I want to begin by saying that I love Chris Pratt. He has been having one hell of a year since Guardians of the Galaxy launched him from star to superstar and gave us yet another Chris in the Marvel family (along with Chris Evans and Chris Hemsworth) to swoon over and he deserves every second of the mainstream fame. So when I heard that Pratt was hosting Saturday Night Live, I screamed. I screamed and I swooned and I wished we were best friends so I could buy him a congratulatory beer. However, then I found out that Sarah Silverman will be hosting the second episode of SNL's 40th season and that's what made me pause. Because, well, do you know how many women have hosted the premiere episode of each season of SNL in total? Nine. Nine women out of soon to be 40 seasons of SNL.
Since the first debut episode of Saturday Night Live in 1975, the nine women to have hosted the premiere episodes of the season have been Lily Tomlin (Season 2), Madonna (Season 11), Sigourney Weaver (Season 12), Mariel Hemingway (Season 21), Cameron Diaz (Season 24), Reese Witherspoon (Season 27), Megan Fox (Season 35), Amy Poehler (Season 36), and Tina Fey (Season 39). To be 100% fair, it has to be noted that two of SNL's 40 seasons didn't have a host at all for their first episode. In the premiere episode of Season 7 and Season 11, there was no host for it. But that still leaves us with nine female hosts out of 38 premiere episodes and it's not that there's a lack of female hosts available.
Women don't even have a majority when it comes to following the male who opened the season. In 40 seasons, only 13 of the hosts for the second episode of the season have been women. 14, if you count when Danny DeVito and Rhea Pearlman co-hosted in Season 9. Thankfully, we've only had one season like Season 10 where we didn't get a female host until the tenth episode of the season, but these ratios are still pretty astounding. The fact that not even a quarter of the premiere episodes have featured female comedians and actresses is really a shock because, I mean, it's not like we're short on them.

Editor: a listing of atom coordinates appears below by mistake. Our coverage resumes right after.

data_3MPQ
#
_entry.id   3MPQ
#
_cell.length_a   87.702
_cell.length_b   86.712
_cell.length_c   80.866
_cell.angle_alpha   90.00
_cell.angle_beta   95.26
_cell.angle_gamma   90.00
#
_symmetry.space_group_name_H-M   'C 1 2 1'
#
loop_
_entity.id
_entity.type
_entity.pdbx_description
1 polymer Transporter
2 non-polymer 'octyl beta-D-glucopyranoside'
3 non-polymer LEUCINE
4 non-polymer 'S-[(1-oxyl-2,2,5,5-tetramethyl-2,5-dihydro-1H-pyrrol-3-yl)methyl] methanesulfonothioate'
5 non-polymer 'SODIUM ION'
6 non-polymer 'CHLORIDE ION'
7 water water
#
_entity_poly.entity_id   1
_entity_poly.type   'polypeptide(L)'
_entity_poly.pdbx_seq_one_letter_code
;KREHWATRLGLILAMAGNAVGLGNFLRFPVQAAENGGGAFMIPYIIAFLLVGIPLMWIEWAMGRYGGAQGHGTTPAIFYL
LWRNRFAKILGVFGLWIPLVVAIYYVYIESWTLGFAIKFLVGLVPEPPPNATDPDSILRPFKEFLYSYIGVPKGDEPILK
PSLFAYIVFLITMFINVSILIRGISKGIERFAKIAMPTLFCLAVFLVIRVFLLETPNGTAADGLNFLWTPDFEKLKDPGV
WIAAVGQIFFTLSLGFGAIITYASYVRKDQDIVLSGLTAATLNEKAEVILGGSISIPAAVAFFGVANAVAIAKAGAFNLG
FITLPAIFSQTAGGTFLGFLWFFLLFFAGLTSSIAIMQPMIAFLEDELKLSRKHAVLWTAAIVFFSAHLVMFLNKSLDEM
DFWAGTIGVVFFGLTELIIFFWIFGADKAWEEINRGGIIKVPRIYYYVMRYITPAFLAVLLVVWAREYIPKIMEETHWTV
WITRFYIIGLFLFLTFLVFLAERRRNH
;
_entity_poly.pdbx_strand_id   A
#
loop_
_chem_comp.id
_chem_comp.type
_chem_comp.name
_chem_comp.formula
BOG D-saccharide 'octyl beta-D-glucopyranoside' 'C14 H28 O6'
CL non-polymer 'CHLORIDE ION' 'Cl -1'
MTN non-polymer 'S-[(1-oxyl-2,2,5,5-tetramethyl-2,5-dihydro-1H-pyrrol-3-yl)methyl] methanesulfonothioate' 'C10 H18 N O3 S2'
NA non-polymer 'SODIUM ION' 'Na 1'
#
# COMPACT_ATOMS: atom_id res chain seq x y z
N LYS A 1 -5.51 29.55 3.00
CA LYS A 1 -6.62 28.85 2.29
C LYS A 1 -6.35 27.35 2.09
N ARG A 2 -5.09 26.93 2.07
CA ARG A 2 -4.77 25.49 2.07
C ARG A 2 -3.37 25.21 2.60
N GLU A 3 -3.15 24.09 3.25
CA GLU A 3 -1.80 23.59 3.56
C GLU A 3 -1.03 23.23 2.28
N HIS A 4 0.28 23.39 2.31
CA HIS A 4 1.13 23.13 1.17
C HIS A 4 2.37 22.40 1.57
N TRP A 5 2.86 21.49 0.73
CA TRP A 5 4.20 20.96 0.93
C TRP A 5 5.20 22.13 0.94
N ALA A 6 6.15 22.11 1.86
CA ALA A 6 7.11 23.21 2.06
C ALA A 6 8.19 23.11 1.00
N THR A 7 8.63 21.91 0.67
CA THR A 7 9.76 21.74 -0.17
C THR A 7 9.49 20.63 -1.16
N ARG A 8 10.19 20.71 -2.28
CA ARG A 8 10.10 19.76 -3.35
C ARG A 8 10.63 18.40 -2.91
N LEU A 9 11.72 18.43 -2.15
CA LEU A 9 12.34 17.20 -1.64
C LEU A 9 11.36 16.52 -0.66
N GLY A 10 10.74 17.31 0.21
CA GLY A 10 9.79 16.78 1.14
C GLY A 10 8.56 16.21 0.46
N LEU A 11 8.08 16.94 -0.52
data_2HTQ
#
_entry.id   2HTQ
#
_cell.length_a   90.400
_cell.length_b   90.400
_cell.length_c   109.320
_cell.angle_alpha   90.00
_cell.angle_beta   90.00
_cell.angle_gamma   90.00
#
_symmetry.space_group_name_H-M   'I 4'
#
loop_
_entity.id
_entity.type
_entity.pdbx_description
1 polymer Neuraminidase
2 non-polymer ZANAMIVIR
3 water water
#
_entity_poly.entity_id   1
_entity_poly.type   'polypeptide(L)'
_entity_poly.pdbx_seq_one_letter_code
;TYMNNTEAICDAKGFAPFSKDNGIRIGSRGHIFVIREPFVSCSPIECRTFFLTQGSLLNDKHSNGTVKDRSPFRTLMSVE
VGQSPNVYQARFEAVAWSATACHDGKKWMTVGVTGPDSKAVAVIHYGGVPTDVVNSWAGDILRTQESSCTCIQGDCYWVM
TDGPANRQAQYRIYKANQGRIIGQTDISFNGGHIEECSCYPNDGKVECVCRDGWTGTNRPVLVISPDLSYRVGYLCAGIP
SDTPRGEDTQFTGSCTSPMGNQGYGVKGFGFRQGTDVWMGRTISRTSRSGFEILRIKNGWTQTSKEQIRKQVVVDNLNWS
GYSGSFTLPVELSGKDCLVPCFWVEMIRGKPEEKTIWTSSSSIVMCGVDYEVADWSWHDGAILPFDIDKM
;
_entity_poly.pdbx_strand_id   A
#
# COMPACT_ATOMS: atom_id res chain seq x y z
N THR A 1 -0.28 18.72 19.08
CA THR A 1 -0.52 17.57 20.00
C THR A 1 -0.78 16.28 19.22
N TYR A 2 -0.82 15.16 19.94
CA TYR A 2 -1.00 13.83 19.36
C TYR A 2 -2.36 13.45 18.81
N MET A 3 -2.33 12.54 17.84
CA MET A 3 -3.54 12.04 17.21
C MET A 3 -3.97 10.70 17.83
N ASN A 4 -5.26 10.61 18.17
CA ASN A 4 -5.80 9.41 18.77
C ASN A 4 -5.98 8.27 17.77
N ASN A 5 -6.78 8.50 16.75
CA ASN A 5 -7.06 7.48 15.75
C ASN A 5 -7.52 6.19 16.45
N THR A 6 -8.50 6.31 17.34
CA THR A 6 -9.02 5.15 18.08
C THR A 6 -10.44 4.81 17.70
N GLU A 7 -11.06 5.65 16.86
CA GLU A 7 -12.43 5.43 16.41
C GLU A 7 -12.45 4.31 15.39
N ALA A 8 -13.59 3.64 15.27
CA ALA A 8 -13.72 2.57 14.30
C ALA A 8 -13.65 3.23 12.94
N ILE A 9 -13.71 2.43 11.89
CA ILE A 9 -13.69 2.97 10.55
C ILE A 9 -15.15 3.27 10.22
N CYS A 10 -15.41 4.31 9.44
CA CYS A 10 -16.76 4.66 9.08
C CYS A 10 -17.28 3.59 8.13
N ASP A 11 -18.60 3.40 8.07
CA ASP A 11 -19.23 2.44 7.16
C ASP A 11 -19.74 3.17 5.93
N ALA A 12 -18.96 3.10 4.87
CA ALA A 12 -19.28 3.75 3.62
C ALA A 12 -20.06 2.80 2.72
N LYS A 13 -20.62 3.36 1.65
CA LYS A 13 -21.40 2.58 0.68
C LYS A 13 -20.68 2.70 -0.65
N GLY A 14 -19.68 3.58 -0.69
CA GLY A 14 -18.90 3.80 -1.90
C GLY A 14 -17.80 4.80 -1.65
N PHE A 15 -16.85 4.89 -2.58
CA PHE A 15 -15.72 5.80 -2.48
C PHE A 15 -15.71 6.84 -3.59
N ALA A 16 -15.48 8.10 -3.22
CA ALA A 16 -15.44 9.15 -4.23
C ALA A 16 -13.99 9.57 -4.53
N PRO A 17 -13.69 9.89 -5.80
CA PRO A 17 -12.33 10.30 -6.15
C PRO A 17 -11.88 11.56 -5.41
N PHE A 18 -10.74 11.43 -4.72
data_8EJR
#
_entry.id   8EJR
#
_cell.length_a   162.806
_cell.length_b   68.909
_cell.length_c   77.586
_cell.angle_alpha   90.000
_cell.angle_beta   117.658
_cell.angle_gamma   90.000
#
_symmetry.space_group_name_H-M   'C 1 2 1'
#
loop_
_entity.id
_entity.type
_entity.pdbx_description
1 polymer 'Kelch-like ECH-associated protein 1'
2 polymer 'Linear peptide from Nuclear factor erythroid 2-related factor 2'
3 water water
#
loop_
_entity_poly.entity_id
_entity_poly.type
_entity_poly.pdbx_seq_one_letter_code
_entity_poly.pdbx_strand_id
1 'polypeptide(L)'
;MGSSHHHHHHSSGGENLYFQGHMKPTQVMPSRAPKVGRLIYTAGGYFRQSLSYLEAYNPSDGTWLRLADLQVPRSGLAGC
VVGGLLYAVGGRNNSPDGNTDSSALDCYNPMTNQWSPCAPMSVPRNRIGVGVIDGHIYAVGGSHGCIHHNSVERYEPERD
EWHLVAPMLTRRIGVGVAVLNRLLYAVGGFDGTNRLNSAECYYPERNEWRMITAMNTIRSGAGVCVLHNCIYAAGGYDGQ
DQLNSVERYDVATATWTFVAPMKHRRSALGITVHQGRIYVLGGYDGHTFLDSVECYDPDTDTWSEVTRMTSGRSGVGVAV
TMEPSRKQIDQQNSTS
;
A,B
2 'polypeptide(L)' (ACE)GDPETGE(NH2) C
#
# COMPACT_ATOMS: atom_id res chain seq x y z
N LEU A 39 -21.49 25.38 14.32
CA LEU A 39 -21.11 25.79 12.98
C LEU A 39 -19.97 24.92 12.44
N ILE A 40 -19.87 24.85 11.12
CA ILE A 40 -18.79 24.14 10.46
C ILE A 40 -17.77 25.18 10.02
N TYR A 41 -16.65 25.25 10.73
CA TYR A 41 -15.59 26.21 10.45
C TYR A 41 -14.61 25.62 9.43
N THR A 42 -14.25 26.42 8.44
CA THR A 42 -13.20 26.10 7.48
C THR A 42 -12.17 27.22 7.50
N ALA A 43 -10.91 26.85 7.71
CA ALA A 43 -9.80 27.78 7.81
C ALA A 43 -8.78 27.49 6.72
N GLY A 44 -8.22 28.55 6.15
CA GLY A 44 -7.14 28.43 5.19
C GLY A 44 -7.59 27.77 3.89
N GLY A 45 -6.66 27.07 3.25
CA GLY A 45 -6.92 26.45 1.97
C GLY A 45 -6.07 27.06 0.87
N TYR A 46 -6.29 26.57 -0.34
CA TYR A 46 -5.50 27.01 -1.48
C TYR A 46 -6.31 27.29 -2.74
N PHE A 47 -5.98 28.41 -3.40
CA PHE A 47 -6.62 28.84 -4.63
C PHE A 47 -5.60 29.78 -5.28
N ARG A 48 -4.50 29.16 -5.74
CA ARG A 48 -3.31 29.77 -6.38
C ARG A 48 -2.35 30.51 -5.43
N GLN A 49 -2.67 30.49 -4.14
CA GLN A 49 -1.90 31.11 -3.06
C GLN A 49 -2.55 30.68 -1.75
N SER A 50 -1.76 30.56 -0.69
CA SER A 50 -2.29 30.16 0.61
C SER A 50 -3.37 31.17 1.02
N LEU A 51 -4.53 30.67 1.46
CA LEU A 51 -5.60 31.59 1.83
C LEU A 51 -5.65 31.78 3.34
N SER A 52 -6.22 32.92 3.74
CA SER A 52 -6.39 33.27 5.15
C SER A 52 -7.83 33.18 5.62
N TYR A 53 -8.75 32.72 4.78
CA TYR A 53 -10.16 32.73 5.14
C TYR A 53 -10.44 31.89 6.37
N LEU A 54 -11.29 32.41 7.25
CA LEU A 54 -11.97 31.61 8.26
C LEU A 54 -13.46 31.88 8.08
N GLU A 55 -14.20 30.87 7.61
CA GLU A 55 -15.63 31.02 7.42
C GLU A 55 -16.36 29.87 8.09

For example, one of the highest-paid actresses on TV is Sofia Vergara. Vergara has hosted Saturday Night Live once before, in Season 7, but she could have used the opportunity to host it again now. After all, Vergara caught some heat for participating in a sexist joke at the Primetime Emmys that had her standing up on a spinning pedestal while the Academy President made a speech about compelling television. Opening SNL Season 40 could have been her chance to remind us all that she does have a great sense of humor and to even poke fun at the controversy now that it's died down.
Mindy Kaling has written for an episode of Saturday Night Live in the past, but shockingly she has never hosted an episode herself. I repeat: Somehow, Kaling has never hosted Saturday Night Live. She auditioned for it and the timing wasn't right for either the show or for her, but how exactly has she not hosted an episode yet? As much as I love Pratt, I would not have been disappointed to see him get the second episode of the season if Kaling was hosting the first. In fact, consider this my official petition to Saturday Night Live to make this happen this season.
Jennifer Aniston hasn't appeared on Saturday Night Live since Season 29 and she was ranked third behind Sandra Bullock and Jennifer Lawrence on Forbes' List of Highest-Earning Actresses. For that matter, can we get Lawrence back on this show please? I'd love for people to have news about her to discuss that has nothing to do with the leaked nude pictures (unless, of course, she wants to make light of the situation). The list goes on and on and the excuses for why there haven't been an equal amount of opening episodes hosted by women as there have been hosted by men are completely nonexistent.
Listen, Pratt is amazing. He seems like a great guy with a great sense of humor and I'm sure he and musical guest Ariana Grande are going to kick off SNL Season 40 with a bang. But Saturday Night Live should really consider using Season 41 to start closing the gender gap. Women can kick off a season just as well as men can and they're just as famous and earning just as much. Whatever reason has been holding SNL back from having more first episode hosts be women just doesn't pan out anymore.
Image: Getty Images